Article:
Tips For Replacing a Walk-in
By Lee Davis, CFSP
Let’s face it. Replacing a walk-in is a little more expensive and complicated that replacing a toaster. So when your food isn’t staying frozen anymore, and the ice buildup jams your walk-in door open, then it’s time to make some serious decisions.
I asked Lynn Burge, Advertising Manager at Master-Bilt, to give me a few tips on how to go about selecting the right cooler or freezer when replacing an old worn out walk-in. Here is his list of considerations:
What will be stored in the walk-in?
The density and temperature of food determines how long it takes to chill it properly. A walk-in that will be loaded with slabs of meat, likely requires a larger refrigeration system than a walk-in used to store salad greens.
What about the door?
Doors endure a lot of wear and tear. Depending on the daily traffic in and out of your walk-in, you may want to consider a heavy-duty door. At a minimum, you’ll want kick plates on the door, and inside the walk-in, to help prevent damage. Self-closing hinges and strip curtains are also helpful to keep cold in and hot air out.
What about the floor?
Consider the traffic in your walk-in. Are you using carts heavy-loaded with product? Will you be installing heavy-duty shelves? Make sure you select a floor that can handle the daily loads. A reinforced or structural floor may be necessary. Consider too whether you’ll need an exterior ramp for ease of access.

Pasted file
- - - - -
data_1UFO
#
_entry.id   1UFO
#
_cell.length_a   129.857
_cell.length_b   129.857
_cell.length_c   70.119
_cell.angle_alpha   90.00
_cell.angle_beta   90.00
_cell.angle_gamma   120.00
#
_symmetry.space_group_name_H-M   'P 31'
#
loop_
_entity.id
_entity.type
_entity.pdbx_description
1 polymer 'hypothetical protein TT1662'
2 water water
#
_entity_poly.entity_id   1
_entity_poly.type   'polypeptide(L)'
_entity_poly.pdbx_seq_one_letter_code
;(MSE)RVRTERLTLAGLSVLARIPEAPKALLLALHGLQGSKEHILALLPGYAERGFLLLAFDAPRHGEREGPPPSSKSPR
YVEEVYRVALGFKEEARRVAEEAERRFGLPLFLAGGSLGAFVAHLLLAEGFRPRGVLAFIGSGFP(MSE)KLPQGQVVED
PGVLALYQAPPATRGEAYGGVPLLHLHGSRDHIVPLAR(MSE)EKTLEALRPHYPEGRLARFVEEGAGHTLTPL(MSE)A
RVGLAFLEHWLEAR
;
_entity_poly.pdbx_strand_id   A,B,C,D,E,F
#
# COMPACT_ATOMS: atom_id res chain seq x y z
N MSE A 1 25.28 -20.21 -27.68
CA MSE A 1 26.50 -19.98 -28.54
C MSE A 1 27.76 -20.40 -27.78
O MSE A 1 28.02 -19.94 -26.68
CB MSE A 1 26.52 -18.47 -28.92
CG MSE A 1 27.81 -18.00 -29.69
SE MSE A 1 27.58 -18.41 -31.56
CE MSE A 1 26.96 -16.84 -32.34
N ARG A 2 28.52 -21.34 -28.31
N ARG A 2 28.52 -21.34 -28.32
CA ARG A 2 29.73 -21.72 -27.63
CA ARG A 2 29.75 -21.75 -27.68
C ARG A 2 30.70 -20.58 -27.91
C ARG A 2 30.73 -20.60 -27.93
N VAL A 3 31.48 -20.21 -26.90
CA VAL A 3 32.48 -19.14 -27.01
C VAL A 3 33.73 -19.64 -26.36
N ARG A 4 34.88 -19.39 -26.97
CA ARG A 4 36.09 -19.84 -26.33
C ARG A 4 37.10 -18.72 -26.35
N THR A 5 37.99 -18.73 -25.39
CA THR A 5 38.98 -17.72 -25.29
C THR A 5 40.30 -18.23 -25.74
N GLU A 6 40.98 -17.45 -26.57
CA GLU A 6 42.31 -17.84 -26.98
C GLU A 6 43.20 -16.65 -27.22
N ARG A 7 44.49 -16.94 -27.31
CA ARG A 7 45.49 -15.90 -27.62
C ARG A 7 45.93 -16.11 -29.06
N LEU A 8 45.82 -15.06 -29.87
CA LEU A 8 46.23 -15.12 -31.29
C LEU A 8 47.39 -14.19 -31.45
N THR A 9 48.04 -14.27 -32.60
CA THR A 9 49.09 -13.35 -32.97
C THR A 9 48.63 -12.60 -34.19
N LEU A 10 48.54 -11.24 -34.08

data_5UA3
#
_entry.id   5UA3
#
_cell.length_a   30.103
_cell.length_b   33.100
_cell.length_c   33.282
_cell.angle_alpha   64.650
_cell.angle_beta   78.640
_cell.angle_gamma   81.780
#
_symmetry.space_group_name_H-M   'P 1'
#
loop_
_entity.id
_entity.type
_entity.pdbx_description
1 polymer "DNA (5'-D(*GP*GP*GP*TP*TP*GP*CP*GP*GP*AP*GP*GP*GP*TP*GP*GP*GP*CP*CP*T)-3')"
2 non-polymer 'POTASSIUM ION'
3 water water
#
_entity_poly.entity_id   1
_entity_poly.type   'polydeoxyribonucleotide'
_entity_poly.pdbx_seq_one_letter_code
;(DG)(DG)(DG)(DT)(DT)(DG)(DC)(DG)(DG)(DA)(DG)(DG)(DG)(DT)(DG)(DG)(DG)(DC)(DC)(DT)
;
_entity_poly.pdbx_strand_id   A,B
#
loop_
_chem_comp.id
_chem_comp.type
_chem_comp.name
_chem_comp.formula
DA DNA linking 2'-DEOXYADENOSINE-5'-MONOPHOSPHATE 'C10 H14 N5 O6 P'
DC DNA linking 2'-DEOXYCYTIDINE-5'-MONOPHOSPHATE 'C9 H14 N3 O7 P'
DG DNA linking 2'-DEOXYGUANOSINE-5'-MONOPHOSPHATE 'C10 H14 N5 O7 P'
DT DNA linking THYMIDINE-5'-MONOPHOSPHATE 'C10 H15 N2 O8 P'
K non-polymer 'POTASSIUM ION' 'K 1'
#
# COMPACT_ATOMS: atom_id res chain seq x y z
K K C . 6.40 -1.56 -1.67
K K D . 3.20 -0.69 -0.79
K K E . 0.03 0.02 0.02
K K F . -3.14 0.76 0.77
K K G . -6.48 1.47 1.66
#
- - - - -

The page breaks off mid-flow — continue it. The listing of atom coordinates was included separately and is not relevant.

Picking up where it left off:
Do you foresee any major changes?
Is your operation expected to expand, move, or make major changes to its menu? Consider your future plans and how they might affect your storage and refrigeration needs. Consider a walk-in with cam-locking panels that are easier to dismantle and move, or expand, if necessary.
Look for a manufacturer who can do it all.
Purchasing the walk-in box and refrigeration system from the same manufacturer can save time and trouble. Sure, you might buy a Chevy and drop a Volvo engine into it, but do you really want to? It’s usually simpler, and more efficient in the long run, to purchase a walk-in box and cooling system that are specifically designed and built to work with each other. And if necessary, look for a manufacturer that can offer design help on larger projects too.
Check your warranty.
Make sure to check the warranty of your new walk-in. Find out who the local service contractor is and keep their number handy.
Finally, when seeking to replace a walk-in, consider Master-Bilt. Master-Bilt’s solid construction, groundbreaking designs, and broad equipment offerings provide the flexibility to meet practically any refrigeration need.
For more on available features, benefits and options, go to Master-Bilt.